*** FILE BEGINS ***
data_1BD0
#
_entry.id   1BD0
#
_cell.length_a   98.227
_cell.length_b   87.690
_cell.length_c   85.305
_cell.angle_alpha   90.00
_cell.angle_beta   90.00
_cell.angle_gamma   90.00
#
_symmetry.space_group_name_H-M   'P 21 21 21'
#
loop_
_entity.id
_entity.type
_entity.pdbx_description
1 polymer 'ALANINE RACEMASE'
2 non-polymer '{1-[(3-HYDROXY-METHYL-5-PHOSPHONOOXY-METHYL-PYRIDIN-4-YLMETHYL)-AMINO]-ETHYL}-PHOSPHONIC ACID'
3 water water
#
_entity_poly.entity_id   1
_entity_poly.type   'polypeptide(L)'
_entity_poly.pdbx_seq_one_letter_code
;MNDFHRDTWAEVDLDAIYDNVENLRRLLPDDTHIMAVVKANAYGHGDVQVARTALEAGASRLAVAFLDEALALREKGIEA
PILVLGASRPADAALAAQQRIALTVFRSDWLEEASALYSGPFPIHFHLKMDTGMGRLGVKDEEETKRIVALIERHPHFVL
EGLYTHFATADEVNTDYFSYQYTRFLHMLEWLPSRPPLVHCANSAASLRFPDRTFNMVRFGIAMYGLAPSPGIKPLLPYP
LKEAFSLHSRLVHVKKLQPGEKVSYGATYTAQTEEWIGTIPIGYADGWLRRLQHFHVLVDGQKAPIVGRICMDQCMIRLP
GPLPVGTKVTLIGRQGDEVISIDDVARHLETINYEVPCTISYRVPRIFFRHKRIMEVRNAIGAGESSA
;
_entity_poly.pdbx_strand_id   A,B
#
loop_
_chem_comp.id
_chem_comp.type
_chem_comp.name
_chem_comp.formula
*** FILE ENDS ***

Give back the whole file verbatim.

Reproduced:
data_1BD0
#
_entry.id   1BD0
#
_cell.length_a   98.227
_cell.length_b   87.690
_cell.length_c   85.305
_cell.angle_alpha   90.00
_cell.angle_beta   90.00
_cell.angle_gamma   90.00
#
_symmetry.space_group_name_H-M   'P 21 21 21'
#
loop_
_entity.id
_entity.type
_entity.pdbx_description
1 polymer 'ALANINE RACEMASE'
2 non-polymer '{1-[(3-HYDROXY-METHYL-5-PHOSPHONOOXY-METHYL-PYRIDIN-4-YLMETHYL)-AMINO]-ETHYL}-PHOSPHONIC ACID'
3 water water
#
_entity_poly.entity_id   1
_entity_poly.type   'polypeptide(L)'
_entity_poly.pdbx_seq_one_letter_code
;MNDFHRDTWAEVDLDAIYDNVENLRRLLPDDTHIMAVVKANAYGHGDVQVARTALEAGASRLAVAFLDEALALREKGIEA
PILVLGASRPADAALAAQQRIALTVFRSDWLEEASALYSGPFPIHFHLKMDTGMGRLGVKDEEETKRIVALIERHPHFVL
EGLYTHFATADEVNTDYFSYQYTRFLHMLEWLPSRPPLVHCANSAASLRFPDRTFNMVRFGIAMYGLAPSPGIKPLLPYP
LKEAFSLHSRLVHVKKLQPGEKVSYGATYTAQTEEWIGTIPIGYADGWLRRLQHFHVLVDGQKAPIVGRICMDQCMIRLP
GPLPVGTKVTLIGRQGDEVISIDDVARHLETINYEVPCTISYRVPRIFFRHKRIMEVRNAIGAGESSA
;
_entity_poly.pdbx_strand_id   A,B
#
loop_
_chem_comp.id
_chem_comp.type
_chem_comp.name
_chem_comp.formula